Mao does not seem to have been an easy student. He did not like the natural sciences and refused to study them. On one occasion he was nearly expelled for his part in a student protest against the mismanagement of the school. On another he grabbed by the collar a teacher with whom he was having a dispute. On the recommendation of his favourite teacher, Yang Changji, Mao read a Chinese translation of Friedrich Paulsen's A System of Ethics, a book which emphasizes self-control and the power of the human will. Mao clearly took the book very seriously – his marginal notes in the copy he used amount to 12,000 characters. Mao absorbed from such texts those ideas from Europe's nineteenth-century liberal tradition which seemed to him convincing or useful. The view that man is essentially good would not have been alien to anyone steeped in the Confucian classics. Mao also came to believe that human nature was malleable and could be shaped according to need, and that China could be made rich and strong by mobilizing the energy latent in each individual. Decades later the influence of such ideas was discernible in Mao's policies of mass mobilization. As a student he applied the idea of self-discipline in his daily life, dressing very simply and exercising regularly. In the summer of 1916, having decided to see whether they could live without money, he and a classmate tramped through the countryside living on whatever food the villagers gave them.
Mao's teacher Yang Changji also introduced him to the magazine New Youth edited by Chen Duxiu, later a founder member of the Chinese Communist Party and at this time one of China's most exciting young thinkers. New Youth was a major national forum for the discussion of radical ideas about how China might be transformed. In these years Mao also became involved in student organizations and in 1917, with other students, he founded the New People's Study Group. In 1918 some of the members of this group decided to go to France on a work and study programme. Mao, who had just graduated from the Teachers' College, accompanied them to Beijing where he obtained a job through Li Dazhao, the librarian at Peking University, to whom he was introduced by his former teacher, Yang Changji. In Beijing he fell in love with Yang Changji's daughter, Yang Kaihui. Mao's pay and living conditions were miserable, but his post brought him into contact with Chen Duxiu, the editor of New Youth, who was a dean at the University. It also enabled him to attend lectures by some of the most famous scholars of the day. However, Mao's efforts to strike up conversations with them failed for they were too busy to talk to a humble library clerk. There has been speculation that Mao's later harshness towards intellectuals may be attributable to the resentment he felt in this period.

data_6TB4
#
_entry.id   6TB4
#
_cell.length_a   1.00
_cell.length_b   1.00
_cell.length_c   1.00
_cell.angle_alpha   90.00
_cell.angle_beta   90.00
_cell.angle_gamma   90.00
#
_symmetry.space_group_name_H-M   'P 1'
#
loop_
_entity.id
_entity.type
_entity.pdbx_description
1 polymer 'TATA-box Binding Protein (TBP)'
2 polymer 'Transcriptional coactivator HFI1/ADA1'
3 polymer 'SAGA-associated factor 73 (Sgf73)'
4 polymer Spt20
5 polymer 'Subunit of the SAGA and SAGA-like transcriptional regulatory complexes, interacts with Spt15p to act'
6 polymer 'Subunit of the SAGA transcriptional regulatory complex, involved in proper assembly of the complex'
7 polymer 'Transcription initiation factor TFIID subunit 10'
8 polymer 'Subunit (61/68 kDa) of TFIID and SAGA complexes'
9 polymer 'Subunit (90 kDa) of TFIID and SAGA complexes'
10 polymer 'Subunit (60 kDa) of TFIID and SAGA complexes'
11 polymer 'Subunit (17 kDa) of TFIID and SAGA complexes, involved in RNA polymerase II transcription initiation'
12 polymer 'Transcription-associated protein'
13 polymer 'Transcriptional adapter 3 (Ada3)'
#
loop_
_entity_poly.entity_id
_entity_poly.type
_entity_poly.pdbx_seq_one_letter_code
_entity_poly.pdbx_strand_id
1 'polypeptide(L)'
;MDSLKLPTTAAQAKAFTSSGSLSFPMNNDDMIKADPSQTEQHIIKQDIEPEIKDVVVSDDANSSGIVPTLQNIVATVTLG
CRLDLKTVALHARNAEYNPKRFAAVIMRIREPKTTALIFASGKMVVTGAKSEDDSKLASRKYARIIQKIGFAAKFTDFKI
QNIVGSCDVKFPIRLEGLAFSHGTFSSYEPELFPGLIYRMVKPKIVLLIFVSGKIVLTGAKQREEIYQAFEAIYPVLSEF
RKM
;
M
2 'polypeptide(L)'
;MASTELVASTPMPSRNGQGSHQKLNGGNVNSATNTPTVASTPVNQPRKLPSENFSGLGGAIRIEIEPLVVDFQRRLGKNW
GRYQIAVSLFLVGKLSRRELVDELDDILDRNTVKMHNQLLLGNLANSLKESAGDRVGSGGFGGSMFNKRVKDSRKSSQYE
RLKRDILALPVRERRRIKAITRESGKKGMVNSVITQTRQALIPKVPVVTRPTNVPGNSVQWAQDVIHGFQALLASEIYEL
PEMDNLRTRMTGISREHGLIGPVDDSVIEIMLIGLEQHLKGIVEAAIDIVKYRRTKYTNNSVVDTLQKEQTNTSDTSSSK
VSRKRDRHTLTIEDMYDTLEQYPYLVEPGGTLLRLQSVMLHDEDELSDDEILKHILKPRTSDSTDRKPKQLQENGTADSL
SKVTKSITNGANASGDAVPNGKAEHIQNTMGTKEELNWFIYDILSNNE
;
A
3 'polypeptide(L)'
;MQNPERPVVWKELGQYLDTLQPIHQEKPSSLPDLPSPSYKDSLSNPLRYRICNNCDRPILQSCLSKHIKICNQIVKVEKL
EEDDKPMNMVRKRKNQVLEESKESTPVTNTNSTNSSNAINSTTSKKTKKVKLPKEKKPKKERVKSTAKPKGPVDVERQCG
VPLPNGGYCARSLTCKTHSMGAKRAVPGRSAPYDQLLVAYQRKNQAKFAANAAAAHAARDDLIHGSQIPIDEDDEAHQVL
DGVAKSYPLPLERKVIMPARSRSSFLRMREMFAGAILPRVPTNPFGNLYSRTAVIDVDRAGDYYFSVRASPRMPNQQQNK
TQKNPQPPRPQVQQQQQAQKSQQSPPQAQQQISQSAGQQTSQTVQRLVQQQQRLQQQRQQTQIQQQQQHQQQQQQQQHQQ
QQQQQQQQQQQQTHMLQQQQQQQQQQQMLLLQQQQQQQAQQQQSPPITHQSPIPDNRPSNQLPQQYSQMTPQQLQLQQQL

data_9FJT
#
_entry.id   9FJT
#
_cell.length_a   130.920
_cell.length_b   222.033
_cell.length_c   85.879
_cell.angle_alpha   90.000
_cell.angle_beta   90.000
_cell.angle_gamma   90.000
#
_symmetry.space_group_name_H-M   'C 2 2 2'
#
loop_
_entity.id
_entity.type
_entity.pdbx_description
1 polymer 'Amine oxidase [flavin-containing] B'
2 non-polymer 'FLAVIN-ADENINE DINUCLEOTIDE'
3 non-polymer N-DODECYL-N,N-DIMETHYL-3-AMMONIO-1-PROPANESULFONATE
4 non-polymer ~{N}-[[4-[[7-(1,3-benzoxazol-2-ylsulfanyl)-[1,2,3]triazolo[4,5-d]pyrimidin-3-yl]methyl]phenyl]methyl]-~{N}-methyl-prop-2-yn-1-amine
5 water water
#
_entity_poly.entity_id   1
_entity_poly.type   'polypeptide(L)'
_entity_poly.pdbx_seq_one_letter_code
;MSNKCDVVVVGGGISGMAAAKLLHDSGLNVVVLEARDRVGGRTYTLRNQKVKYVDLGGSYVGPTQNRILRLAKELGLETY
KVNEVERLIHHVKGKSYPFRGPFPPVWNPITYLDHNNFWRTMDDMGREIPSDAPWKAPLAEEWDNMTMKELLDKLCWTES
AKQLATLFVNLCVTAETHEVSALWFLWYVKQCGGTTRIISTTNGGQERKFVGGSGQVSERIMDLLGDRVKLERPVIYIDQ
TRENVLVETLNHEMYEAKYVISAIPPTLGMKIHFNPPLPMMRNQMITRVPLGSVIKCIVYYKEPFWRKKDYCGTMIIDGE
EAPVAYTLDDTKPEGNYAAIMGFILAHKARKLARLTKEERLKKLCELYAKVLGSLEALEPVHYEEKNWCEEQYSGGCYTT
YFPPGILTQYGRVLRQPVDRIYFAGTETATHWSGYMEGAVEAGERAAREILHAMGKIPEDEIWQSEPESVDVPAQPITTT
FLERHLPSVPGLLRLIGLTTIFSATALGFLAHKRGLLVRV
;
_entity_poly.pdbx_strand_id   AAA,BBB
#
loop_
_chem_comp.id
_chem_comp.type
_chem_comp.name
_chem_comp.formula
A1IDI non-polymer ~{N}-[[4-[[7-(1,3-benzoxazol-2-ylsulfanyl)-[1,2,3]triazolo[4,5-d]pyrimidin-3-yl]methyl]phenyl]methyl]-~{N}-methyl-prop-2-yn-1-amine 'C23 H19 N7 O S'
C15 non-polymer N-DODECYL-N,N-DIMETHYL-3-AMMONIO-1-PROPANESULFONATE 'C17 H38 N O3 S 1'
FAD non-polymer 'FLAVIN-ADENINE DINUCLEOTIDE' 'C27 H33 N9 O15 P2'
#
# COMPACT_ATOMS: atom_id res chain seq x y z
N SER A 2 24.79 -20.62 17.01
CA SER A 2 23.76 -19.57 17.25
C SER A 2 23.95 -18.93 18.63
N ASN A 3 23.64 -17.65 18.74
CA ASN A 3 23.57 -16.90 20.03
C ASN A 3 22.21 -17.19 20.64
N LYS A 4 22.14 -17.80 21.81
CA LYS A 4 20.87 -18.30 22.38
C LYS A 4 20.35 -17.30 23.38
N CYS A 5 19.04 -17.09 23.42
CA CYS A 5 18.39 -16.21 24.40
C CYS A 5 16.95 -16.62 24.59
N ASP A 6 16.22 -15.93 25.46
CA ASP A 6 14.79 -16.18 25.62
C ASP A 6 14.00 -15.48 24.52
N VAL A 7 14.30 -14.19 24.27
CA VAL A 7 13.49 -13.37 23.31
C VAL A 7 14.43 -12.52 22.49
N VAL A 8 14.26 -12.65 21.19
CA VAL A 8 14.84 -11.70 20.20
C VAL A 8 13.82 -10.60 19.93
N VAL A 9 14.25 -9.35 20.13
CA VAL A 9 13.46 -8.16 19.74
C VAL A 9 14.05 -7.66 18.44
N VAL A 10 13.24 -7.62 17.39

Early in 1919 Mao accompanied friends to Shanghai where they were to embark for the work-study programme in France. In his own account he explained that he decided not to go with them because he wished to learn more about his own country. The fact that he was a poor linguist and lacked the money for the fare may also have played a part in his decision. From Shanghai he returned to Changsha, where he quickly became involved in politics once more. As China had declared war on Germany in 1917 and sent labourers to Europe to assist behind the front, the Chinese hoped that German concessions in China would be restored to them once Germany had been defeated; however, under the Treaty of Versailles Germany's interests in China were to be passed to Japan. The news provoked a demonstration in Beijing on 4 May 1919. The great wave of protest that subsequently engulfed the country was known as the May Fourth Movement. It included demands for the rejection of the Treaty, and also for the adoption of democracy and science in China, and the abandonment of the classical Chinese in favour of a vernacular written language that would make mass literacy possible. Mao took an active part in the movement in Changsha.